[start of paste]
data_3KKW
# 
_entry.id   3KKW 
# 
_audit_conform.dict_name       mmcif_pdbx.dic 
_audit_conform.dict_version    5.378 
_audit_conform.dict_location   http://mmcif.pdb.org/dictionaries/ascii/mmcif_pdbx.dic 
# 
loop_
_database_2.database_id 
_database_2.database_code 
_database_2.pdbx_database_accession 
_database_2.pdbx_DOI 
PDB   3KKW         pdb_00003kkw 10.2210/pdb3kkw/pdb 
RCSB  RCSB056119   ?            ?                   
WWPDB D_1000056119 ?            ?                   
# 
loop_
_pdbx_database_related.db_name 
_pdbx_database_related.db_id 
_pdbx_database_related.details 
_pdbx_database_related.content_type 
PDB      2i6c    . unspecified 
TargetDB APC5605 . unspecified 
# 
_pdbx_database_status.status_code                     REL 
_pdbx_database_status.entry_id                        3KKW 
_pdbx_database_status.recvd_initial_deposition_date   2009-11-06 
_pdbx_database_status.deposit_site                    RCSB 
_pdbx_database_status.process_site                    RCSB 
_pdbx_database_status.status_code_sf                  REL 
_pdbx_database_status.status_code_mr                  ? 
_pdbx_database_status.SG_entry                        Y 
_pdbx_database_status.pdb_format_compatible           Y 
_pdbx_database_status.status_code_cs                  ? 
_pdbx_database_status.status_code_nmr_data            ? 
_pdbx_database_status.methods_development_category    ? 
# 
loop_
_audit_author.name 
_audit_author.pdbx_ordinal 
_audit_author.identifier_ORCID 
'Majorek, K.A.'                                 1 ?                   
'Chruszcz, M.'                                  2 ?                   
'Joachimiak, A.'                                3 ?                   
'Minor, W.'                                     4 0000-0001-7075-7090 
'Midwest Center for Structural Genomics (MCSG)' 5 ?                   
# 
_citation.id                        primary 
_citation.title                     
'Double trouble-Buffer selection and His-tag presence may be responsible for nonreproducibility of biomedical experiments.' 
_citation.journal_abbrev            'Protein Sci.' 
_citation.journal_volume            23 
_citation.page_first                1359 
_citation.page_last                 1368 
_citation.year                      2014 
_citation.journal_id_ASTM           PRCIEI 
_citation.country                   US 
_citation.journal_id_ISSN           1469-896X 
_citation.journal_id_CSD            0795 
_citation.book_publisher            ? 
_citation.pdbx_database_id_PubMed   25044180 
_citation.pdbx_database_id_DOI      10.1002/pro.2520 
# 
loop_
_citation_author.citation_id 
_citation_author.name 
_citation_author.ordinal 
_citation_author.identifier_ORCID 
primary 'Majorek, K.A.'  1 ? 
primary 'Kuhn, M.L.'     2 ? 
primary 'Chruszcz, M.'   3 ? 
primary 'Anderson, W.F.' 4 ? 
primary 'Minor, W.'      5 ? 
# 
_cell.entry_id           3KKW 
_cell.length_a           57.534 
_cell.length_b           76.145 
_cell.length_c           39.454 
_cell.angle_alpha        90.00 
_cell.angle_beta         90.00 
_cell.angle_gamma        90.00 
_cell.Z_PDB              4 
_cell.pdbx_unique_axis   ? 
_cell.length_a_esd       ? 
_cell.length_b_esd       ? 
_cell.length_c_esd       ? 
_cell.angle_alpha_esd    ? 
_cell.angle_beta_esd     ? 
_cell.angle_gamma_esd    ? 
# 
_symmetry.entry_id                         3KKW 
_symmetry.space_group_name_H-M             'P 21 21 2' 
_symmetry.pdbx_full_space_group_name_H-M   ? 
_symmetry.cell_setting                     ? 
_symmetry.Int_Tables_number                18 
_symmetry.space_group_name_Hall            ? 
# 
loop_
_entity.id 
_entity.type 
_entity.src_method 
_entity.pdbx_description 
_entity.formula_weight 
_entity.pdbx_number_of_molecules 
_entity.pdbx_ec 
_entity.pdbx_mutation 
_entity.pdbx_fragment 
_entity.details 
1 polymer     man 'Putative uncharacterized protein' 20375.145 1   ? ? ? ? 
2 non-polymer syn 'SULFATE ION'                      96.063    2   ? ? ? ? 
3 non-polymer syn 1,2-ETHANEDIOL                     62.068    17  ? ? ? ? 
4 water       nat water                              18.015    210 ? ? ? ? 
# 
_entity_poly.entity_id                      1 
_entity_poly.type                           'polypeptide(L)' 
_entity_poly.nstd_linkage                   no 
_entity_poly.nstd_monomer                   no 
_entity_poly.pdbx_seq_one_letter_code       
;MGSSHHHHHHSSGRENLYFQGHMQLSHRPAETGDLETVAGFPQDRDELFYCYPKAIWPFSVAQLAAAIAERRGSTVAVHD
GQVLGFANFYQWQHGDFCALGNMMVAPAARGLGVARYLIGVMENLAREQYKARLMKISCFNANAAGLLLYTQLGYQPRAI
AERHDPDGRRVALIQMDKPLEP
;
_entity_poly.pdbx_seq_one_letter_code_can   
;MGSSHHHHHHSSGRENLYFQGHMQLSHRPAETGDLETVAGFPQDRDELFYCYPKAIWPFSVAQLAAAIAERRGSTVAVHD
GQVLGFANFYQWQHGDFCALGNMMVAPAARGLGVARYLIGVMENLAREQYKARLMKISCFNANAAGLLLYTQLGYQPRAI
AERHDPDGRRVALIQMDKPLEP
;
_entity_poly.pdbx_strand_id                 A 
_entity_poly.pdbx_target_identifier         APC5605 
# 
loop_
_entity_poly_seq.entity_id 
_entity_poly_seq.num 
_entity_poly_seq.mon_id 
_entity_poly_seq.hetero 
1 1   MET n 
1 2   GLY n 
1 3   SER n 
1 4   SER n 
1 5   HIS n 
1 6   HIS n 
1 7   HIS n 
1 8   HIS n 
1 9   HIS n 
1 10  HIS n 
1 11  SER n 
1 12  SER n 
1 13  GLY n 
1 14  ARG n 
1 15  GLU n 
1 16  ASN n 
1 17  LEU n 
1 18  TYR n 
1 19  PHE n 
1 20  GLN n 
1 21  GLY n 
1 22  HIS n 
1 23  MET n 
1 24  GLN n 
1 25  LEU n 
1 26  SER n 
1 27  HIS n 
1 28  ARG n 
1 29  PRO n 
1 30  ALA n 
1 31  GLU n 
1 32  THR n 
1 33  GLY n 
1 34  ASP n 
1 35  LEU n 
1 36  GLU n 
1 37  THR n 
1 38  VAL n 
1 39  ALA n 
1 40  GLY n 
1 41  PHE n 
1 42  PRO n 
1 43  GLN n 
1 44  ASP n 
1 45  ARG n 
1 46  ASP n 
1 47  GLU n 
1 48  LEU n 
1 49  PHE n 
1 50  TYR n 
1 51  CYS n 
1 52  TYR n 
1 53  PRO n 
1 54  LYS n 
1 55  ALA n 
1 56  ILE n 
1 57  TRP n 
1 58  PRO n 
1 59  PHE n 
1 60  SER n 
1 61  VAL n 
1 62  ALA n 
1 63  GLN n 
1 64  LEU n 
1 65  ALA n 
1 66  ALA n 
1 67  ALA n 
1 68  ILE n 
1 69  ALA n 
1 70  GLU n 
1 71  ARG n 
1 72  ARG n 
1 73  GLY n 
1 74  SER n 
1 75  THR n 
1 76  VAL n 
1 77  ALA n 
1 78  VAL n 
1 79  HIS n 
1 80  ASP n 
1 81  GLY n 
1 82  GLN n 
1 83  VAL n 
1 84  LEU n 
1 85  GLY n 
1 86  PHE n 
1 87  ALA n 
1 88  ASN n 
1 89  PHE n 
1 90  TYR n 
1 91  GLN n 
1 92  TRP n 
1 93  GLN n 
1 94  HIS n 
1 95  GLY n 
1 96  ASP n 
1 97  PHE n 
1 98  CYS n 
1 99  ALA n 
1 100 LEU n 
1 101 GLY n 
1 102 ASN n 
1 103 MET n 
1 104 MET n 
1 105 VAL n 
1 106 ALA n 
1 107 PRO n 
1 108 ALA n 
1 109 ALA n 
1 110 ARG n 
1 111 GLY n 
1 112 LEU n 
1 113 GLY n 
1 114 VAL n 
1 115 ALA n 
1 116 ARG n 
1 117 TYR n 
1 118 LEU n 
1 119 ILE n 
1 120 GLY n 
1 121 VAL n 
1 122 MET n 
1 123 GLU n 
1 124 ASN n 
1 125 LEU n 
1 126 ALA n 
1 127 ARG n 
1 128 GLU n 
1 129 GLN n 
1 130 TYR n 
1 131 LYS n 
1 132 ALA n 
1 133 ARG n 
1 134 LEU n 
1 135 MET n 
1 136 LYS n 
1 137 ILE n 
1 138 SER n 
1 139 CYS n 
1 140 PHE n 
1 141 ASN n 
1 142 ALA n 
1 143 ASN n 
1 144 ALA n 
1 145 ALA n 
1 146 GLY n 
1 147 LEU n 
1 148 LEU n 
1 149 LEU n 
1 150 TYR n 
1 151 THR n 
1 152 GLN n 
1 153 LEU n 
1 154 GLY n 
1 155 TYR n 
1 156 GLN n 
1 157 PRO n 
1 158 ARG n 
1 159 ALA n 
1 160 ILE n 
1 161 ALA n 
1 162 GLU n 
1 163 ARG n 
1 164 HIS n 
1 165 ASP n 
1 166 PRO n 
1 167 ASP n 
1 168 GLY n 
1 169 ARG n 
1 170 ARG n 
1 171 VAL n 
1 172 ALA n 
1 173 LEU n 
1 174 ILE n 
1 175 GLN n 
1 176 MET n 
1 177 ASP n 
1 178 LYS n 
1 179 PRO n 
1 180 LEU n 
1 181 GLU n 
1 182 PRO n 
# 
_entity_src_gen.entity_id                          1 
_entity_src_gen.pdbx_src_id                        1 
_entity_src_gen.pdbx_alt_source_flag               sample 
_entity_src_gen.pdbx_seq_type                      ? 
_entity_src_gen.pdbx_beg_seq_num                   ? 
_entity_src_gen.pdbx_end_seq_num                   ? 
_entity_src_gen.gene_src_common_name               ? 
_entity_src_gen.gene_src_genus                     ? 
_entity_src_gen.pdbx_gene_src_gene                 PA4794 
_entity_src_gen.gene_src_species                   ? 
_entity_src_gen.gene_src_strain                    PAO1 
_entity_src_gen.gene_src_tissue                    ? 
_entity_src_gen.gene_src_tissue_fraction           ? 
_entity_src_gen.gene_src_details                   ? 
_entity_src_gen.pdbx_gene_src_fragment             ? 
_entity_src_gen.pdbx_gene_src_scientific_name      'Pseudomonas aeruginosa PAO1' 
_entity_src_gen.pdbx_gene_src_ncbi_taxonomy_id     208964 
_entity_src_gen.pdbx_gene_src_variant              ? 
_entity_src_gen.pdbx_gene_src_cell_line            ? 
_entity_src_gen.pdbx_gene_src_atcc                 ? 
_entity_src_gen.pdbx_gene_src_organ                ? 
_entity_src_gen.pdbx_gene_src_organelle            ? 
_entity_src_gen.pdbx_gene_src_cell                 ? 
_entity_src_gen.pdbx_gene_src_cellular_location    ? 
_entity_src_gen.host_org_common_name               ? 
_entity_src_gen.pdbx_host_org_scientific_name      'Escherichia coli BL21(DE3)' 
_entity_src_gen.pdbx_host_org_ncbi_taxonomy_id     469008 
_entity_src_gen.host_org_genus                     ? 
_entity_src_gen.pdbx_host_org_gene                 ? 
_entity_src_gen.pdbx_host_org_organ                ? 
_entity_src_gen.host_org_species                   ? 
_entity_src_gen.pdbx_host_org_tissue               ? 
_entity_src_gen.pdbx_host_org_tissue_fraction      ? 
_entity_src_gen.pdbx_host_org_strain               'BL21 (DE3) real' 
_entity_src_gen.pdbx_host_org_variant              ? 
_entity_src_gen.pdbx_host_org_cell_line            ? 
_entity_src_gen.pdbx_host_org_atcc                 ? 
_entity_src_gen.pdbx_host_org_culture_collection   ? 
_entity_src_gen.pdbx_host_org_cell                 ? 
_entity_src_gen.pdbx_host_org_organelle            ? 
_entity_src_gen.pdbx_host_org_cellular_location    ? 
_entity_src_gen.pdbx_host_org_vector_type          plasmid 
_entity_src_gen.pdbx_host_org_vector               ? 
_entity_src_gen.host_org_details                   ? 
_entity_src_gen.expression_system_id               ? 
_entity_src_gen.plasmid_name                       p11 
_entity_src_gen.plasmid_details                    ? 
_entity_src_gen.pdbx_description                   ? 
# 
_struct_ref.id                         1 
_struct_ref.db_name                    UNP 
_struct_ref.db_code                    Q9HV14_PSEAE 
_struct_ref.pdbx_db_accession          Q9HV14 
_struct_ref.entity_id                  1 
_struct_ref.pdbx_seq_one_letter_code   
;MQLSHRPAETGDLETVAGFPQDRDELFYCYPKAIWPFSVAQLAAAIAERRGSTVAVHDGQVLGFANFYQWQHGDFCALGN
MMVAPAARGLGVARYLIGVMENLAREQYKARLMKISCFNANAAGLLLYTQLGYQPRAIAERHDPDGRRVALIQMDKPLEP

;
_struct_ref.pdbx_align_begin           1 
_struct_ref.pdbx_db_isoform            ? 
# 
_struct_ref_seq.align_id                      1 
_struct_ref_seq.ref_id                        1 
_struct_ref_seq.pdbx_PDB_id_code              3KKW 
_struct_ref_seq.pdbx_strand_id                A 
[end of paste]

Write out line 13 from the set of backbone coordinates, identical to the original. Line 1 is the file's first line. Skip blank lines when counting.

_database_2.pdbx_DOI 